As has been said, Ra is not the sun itself, but rather the solar energy which, during the course of its daily cycle, animates all the organic functions of the human body, one after another, at each hour of the day and night.  It is in this way that we are subject to it.

Thoth is the masterful intermediary in his relation with Time, with the hour.  He guides his disciples through the knowledge of cosmic harmony.  Thus he enables the medicine man to apply the efficacious remedy at the precise moment.  157.
Schwaller de Lubicz then cites later Hermetic texts which describe the connection between plants and the motions of the planets, such as one which says "Here again are the plants of the seven planets [. . .] When you wish to gather them, do so at the hour when the planet which is then active dominates time" (158).  

Schwaller de Lubicz also cites the hours of the day found in the tomb of Ramses VI (reigned 1145 BC - 1137 BC) in which the hours are depicted by the progress of the solar barque, with noon being labeled as the "expansion of the heart, the hour which rises for Horus" and the hour from 2 pm to 3 pm being labeled as "Mistress of Life, the hour when all nourishment is sublimated" (160).  On the same page, the author notes that even to this day, "for Chinese acupuncture, noon is the hour of the heart, and 2 pm the hour of the small intestine" (160).

Thus it is clear that this ancient wisdom, while lost (or deliberately destroyed or suppressed) in some parts of the globe, was not lost everywhere.  This evidence also backs up other evidence of a connection between the knowledge of ancient Egypt and the knowledge that survived in lands to the east, such as India, Tibet, and China.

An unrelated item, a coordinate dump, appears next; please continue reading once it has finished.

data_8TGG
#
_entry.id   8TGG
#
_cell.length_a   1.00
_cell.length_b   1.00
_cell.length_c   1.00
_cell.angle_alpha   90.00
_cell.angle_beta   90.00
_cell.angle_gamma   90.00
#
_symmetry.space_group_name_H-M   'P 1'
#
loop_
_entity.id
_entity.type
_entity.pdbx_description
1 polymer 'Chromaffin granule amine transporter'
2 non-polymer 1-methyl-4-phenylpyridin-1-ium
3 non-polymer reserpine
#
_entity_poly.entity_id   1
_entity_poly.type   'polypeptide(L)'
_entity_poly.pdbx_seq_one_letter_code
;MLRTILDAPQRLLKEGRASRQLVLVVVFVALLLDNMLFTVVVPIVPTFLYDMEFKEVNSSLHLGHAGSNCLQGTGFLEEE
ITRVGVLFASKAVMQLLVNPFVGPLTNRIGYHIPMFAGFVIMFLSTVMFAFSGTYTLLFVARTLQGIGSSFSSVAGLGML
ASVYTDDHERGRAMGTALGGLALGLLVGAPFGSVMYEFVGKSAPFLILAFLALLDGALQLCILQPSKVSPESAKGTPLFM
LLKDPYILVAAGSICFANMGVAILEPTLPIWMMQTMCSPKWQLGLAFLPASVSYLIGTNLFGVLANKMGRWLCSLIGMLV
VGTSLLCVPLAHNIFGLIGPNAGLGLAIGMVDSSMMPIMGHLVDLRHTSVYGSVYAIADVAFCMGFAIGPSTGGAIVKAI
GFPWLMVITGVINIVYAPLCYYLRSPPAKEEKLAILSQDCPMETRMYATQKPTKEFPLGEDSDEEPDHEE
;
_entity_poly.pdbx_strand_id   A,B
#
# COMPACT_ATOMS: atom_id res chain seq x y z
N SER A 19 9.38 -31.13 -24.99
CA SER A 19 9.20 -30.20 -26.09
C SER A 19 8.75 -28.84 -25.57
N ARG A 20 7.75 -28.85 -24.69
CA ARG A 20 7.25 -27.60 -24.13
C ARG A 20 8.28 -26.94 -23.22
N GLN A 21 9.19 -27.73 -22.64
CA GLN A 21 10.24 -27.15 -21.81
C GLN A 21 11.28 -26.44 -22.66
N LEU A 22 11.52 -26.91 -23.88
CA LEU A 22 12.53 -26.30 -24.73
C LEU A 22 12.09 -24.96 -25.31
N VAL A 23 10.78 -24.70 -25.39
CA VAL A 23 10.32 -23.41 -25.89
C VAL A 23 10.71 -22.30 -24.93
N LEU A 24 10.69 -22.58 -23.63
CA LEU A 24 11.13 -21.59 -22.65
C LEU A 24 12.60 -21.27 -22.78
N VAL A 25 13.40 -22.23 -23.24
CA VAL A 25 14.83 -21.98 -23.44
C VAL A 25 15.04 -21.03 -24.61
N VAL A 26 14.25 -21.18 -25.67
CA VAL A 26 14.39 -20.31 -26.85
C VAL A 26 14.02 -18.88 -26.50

While those of us who have grown up in the parts of the world where such knowledge has been lost for millennia, we should be careful before we dismiss out of hand the possibility that the motions of the earth, sun, moon, and even planets might have an impact on the plants we depend upon for food and medicine, and in fact might have an impact on our own human organism as well.  

First, of course, there is the research being described in the article by Sue Shellenbarger mentioned above.  Second, we can argue by logic that if external influences such as daylight can have profound effects on our alertness and thinking throughout the day and throughout the year (influences that can be even more pronounced upon human beings living closer to the poles, where the seasonal fluctuations of light are even more pronounced), then it is possible that the motions of other bodies in the solar system (and our own moon) may have some impact upon us and on other organisms on our planet.